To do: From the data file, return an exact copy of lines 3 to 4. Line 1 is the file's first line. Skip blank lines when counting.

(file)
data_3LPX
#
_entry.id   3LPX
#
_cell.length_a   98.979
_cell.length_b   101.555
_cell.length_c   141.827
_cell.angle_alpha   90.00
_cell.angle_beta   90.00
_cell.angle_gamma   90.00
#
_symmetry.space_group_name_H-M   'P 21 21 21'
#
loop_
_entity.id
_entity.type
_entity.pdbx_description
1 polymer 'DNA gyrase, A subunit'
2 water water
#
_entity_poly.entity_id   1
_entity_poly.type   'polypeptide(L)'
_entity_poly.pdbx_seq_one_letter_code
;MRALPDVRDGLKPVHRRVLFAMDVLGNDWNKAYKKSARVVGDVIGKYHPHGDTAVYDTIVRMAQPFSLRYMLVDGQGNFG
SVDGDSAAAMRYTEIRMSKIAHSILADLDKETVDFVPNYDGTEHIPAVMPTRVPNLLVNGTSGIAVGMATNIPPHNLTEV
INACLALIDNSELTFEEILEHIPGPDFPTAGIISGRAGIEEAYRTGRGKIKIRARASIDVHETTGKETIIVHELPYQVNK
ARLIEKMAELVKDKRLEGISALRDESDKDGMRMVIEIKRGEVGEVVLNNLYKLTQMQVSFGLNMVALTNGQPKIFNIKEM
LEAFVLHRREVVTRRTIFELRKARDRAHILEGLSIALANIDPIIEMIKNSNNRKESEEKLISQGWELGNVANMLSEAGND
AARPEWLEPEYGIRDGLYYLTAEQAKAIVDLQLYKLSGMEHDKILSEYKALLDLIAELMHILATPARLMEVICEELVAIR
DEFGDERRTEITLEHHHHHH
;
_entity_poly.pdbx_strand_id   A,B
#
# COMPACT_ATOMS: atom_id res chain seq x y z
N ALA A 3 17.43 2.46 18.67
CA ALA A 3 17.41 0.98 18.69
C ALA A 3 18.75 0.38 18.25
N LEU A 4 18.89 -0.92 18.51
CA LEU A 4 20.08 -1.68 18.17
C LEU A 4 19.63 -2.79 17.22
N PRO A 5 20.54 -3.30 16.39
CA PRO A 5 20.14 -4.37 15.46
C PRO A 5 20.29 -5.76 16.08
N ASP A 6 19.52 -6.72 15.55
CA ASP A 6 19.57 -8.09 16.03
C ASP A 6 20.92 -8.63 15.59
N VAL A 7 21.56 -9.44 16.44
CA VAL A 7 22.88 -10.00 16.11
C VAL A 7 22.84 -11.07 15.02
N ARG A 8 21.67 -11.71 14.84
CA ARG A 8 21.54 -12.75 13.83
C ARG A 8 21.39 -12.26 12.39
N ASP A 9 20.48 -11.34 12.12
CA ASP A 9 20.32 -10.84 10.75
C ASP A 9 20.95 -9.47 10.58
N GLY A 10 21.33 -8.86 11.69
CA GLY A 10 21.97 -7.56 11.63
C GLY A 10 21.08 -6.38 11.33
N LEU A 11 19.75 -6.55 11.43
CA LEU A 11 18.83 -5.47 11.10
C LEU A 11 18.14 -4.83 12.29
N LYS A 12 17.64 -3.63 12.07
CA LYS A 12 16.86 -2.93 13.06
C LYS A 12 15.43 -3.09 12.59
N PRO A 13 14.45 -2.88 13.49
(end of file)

_entry.id   3LPX
#